Simon London

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Full name: Simon London

Area of interest: Management (theory and practice) and technology

Journals/Organisation: Financial Times


Personal website:




Networks:!/simonlon |



Education: East Barnet School, North London: Oxford University: politics, philosophy and economics

Career: Public relations career before joining the Financial Times in 1990: capital markets reporter, property correspondent, Lex and Observer columnist, personal finance editor, management editor. Relocated with his family in 2001 to Silicon Valley to write about management and technology. Left the FT in 2006 to join management consulting firm McKinsey & Company

Current position/role:

  • also writes/written for:

Other roles/Main role:

Other activities: McKinsey & Company (Public Relations and Communications): Director of External Relations, Americas



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Latest work:



Financial Times:

column ended February, 2006

Column name:

Remit/Info: Management (theory and practice) and technology

Section: Business life

Role: Management editor



Website: FT.Com / Simon London

Commissioning editor:

Day published: Wednesday

Regularity: Weekly

Column format:

Average length:

Articles: 2006

  • Change means possibility and pain - Change within organisations always and everywhere involves loss. Sometimes the loss is small, as when the boss asks us to give up a familiar routine or move to a distant corner of the building. Sometimes it is of existential proportions, as when a new assignment challenges us to reconsider our values, status and career. Either way, distress is the inevitable result - 28th February 2006
  • Flexibility is the key to survival - Back in the good old days, when news travelled at the speed of telex and the world seemed big, change was something that happened to companies once every few years. Chief executives would initiate “change programmes” to rid their organisations of old habits and inculcate new ones. Strategy would be re-examined, priorities reset, jobs redesigned and reporting lines redrawn - 21st February 2006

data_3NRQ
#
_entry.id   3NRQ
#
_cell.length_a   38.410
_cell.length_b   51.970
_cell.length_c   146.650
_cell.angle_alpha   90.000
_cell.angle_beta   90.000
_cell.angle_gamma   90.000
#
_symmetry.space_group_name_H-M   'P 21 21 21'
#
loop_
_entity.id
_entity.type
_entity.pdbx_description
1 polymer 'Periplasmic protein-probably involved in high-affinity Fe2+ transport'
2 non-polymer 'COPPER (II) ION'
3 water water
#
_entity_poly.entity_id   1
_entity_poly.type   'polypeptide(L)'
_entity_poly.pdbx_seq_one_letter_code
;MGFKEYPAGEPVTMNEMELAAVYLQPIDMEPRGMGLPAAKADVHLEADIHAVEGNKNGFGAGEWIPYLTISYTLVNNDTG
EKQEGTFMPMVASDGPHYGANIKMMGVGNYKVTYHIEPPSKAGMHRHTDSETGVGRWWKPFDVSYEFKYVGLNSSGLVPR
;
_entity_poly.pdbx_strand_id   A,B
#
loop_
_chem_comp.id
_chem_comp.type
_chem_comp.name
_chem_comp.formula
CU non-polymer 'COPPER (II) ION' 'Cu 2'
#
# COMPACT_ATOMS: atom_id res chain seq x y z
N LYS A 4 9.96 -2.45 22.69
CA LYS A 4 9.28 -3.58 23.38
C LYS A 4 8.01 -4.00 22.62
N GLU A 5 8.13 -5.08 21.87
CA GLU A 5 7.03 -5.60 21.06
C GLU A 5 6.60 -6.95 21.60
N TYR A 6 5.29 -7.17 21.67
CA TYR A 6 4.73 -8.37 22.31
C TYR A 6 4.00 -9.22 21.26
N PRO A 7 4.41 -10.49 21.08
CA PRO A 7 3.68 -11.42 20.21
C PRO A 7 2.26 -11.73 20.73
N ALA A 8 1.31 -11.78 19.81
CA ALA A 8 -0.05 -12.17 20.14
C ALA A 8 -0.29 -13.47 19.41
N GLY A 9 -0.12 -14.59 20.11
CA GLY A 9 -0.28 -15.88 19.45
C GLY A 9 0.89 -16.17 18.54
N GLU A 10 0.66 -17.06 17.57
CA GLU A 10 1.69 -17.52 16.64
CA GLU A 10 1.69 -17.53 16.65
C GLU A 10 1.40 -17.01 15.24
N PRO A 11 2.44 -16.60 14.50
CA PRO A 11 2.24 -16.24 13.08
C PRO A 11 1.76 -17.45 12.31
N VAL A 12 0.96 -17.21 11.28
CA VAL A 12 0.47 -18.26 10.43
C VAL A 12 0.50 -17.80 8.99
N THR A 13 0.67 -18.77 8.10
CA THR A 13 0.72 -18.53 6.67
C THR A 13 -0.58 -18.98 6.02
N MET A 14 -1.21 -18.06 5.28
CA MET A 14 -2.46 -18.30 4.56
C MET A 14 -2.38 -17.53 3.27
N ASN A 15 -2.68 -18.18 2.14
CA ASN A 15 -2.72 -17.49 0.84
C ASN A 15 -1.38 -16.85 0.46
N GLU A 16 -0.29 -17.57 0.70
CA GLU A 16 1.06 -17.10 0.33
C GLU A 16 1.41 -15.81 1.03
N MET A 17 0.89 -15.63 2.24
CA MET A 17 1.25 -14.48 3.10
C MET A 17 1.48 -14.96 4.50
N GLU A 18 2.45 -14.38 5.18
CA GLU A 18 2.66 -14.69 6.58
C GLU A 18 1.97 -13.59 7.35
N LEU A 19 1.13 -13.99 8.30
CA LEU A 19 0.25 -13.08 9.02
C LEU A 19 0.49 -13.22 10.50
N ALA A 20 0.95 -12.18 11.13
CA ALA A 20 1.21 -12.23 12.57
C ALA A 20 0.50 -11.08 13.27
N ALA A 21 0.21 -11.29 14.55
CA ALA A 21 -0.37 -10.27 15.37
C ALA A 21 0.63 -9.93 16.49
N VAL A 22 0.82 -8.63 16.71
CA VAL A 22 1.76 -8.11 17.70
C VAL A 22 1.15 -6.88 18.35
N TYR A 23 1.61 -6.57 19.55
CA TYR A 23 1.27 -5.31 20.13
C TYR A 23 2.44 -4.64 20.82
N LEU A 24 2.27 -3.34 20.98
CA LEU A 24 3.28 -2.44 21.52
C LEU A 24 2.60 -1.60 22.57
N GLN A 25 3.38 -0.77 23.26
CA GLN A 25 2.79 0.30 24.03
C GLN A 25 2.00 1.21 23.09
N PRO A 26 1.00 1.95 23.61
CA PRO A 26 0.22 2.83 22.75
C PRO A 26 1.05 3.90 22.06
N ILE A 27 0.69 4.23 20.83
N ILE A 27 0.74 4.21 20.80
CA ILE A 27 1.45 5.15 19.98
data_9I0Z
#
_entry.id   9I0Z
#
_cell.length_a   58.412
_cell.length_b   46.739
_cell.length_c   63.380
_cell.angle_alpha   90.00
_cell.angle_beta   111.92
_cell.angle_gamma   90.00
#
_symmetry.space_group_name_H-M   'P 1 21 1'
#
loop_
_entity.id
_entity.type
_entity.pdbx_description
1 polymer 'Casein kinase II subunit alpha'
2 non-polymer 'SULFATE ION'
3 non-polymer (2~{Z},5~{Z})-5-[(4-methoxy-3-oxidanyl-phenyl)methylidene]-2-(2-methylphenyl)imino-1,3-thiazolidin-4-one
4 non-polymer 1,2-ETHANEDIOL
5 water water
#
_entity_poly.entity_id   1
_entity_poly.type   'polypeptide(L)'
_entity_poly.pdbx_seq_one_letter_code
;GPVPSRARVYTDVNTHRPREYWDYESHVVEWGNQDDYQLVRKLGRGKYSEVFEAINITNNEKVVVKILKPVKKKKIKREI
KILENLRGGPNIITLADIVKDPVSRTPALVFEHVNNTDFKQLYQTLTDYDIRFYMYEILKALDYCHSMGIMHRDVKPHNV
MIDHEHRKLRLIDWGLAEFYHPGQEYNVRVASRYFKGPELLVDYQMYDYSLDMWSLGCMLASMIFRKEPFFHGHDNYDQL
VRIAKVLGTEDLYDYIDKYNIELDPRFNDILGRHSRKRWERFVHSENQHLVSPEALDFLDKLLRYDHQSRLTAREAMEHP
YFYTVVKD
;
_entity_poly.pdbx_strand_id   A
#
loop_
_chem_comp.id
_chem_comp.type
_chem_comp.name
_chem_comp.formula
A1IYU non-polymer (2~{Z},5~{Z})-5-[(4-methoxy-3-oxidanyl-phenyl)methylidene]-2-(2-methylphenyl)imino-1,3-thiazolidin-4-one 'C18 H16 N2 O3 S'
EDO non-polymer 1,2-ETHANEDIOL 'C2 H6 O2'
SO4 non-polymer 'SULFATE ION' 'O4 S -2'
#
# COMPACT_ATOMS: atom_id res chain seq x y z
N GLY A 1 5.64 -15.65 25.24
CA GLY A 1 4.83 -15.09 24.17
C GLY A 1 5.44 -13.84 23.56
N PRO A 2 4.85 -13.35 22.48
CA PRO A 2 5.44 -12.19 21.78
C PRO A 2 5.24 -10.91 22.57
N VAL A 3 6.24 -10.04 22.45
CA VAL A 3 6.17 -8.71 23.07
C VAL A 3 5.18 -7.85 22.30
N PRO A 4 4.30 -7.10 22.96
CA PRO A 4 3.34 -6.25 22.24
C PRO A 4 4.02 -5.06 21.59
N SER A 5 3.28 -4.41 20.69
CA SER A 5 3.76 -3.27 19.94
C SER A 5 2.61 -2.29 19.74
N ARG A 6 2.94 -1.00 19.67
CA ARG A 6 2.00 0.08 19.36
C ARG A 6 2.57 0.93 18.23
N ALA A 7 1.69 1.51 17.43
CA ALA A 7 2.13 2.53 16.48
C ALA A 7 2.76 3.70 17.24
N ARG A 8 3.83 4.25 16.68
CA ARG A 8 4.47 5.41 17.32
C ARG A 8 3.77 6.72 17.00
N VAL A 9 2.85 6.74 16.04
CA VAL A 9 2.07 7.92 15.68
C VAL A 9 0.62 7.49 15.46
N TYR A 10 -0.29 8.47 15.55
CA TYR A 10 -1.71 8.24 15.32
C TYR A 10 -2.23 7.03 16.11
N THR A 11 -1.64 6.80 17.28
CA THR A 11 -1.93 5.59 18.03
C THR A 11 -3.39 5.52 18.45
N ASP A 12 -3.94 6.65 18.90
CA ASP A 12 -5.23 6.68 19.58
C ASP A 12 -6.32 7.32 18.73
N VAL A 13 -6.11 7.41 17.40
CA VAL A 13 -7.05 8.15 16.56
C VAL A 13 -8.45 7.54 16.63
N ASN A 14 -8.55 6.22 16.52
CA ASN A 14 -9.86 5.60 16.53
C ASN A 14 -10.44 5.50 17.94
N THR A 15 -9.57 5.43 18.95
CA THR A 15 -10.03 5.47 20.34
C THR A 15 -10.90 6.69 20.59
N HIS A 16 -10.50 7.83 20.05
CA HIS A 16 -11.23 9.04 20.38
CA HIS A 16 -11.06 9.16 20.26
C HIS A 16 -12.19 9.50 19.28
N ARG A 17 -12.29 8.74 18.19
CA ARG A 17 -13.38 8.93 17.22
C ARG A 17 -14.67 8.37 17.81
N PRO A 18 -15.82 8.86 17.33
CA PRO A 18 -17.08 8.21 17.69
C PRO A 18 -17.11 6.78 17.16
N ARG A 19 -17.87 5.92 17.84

• Private equity dogged by success - Barbarians are at the gate in numbers unprecedented. Several of the largest private equity firms this year aim to raise funds of $10bn or more. This will give them the wherewithal to attempt deals of record scale and scope. The $25bn spent in 1988 by Kohlberg Kravis Roberts, the original barbarian, buying out food-to-tobacco group RJR Nabisco no longer seems startling - 14th February 2006
  • Capturing the ‘Brics’ markets - Blame Dominic Wilson and Roopa Purushothaman for introducing ‘Brics’ into the business lexicon. In a paper published two years ago, the Goldman Sachs economists forecast that Brazil, Russia, India and China would be four of the world’s six largest economies by the middle of this century. Thus Brics joined non-places such as Emea, Asean and Nafta in the acronym-crazed geography of international management - 7th February 2006
  • Can Google’s random genius last? - Googlemania has been in full swing for more than a year. Unless you devote your life to the subject, you have probably struggled to keep pace with the adventures of Sergey, Larry and their hoard of gifted geeks. After months of wall-to-wall media coverage, you might even be asking yourself: do I really care? - 31st January 2006
  • Experimentation is the key - “Trying to get an organisation to innovate is like trying to teach a dog to walk on its hind legs,” quips Gary Hamel, the management guru. “If you get its full attention and hold a biscuit in front of its nose, it might take a few steps. But as soon as you turn your back it goes down on all fours.” - 24th January 2006
  • Little time for management theory - I met recently the chief executive of a substantial, successful technology company who claimed never to have attended a management class or read a business book. When pressed for her favourite management guru, she selected Steven Covey, author of The Seven Habits of Highly Effective People and star turn at a recent sales conference. She had not the slightest inclination to explore Drucker, Porter, Leavitt and the rest. The Harvard Business Review was to her a closed book - 17th January 2006
  • Amateur decision-makers - How decisions are made within organisations has fascinated students of management since, well, before management was even recognised as a field of study. In the 1930s, Chester Barnard put decision-making at the heart of The Functions of the Executive, one of the first books on what we now call general management. In the 1940s, Herbert Simon (later a Nobel laureate) argued that understanding “the logic and psychology of human choice” was central to progress in what was then known as “administration”. It is hardly stretching the point to argue that decisions are the primary output of managers - 10th January 2006
  • Lessons on life and management - For the last several weeks I have been thinking as much about Aristotle as about Santa Claus. For this I blame James O’Toole, whose personal take on Aristotelian ethics, Creating The Good Life*, was published last year and ended up at the top of my pile of books to read over the holidays - 3rd January 2006

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